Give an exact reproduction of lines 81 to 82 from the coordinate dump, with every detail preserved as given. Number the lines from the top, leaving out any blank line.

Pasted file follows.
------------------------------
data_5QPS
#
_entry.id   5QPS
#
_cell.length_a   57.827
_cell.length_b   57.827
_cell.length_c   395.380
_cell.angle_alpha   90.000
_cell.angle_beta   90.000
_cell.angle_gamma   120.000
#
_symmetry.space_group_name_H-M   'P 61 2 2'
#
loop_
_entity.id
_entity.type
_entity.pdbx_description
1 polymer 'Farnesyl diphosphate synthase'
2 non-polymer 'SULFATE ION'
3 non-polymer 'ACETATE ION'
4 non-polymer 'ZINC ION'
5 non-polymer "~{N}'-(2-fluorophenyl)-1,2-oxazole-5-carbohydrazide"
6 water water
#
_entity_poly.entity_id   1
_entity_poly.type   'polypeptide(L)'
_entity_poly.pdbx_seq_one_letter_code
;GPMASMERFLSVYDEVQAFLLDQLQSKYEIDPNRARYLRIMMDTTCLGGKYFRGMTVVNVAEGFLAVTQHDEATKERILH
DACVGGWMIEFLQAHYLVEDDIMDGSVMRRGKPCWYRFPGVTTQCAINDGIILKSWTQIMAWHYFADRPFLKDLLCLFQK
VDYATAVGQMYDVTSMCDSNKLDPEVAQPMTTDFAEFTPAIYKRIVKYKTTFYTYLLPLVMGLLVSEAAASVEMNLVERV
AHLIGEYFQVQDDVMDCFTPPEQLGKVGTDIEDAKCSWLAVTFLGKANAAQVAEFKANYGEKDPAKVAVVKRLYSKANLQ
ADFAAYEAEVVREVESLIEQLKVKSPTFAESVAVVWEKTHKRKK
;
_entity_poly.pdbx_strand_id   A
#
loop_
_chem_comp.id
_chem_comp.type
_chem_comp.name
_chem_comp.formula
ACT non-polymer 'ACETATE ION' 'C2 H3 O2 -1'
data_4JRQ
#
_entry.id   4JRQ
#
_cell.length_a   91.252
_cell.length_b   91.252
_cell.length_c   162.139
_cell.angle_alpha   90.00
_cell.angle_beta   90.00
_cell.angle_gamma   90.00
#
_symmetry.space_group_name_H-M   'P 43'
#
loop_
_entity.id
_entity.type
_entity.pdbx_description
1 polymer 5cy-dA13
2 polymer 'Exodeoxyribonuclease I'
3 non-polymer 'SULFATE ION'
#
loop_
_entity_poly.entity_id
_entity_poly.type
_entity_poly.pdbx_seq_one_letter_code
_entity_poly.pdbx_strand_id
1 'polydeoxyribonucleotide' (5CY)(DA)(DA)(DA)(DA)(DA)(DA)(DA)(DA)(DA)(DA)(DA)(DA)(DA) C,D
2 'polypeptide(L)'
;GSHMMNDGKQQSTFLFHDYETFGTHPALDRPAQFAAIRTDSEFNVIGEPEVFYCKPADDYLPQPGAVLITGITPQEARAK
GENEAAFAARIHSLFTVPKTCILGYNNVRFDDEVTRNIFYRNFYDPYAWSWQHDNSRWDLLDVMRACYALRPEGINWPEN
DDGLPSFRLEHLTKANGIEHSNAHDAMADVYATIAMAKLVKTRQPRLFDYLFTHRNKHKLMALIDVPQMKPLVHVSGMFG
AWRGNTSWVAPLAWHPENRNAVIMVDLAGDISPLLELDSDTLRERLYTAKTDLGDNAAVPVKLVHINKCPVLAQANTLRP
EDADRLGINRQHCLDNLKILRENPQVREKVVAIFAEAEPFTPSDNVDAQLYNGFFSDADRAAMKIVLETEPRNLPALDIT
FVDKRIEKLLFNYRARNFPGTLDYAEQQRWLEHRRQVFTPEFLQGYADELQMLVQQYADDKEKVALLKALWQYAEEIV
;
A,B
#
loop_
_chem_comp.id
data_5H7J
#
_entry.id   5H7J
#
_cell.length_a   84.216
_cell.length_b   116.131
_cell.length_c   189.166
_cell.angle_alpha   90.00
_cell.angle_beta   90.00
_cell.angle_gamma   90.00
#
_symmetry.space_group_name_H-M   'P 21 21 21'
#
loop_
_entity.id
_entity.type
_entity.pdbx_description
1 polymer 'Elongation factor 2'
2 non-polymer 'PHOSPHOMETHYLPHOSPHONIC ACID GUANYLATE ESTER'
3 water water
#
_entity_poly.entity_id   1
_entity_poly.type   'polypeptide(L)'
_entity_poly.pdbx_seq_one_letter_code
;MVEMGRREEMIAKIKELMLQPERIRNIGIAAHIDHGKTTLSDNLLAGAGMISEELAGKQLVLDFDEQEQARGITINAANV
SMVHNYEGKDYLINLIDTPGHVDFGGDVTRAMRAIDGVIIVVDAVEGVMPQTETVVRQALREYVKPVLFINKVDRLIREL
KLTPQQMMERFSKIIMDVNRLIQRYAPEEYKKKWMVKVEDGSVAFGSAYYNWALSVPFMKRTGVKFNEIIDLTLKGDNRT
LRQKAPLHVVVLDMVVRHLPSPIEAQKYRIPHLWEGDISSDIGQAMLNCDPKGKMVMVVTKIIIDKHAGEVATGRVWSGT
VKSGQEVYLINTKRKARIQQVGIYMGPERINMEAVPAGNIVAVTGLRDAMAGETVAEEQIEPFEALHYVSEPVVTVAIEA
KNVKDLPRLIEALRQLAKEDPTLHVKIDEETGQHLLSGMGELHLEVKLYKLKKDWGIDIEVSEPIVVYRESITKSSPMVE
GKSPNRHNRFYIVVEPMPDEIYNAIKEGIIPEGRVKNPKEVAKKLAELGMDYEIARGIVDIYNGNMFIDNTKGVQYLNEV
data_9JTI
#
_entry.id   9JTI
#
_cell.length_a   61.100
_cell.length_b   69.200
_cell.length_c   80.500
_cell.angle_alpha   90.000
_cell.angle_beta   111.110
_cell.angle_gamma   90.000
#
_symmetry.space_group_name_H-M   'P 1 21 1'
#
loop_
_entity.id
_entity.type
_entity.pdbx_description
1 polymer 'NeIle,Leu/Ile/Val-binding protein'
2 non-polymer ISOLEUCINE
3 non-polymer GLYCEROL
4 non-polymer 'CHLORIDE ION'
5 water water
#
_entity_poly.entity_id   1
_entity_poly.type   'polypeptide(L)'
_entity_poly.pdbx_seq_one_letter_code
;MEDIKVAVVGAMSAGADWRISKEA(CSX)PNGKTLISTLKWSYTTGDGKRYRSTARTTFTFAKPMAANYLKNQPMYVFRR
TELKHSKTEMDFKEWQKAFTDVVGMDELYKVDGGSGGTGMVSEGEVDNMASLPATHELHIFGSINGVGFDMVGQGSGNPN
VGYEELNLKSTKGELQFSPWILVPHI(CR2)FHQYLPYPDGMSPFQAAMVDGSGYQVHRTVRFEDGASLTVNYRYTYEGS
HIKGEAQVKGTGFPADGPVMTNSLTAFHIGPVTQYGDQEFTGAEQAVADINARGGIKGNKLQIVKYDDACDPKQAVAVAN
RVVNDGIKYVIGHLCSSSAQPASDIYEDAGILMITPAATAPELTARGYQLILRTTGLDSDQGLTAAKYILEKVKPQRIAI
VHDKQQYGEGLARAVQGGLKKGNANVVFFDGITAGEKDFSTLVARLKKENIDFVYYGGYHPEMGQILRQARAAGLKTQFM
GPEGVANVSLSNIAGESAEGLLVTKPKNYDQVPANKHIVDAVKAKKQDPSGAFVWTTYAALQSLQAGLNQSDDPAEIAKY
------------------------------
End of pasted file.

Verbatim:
data_5H7J
#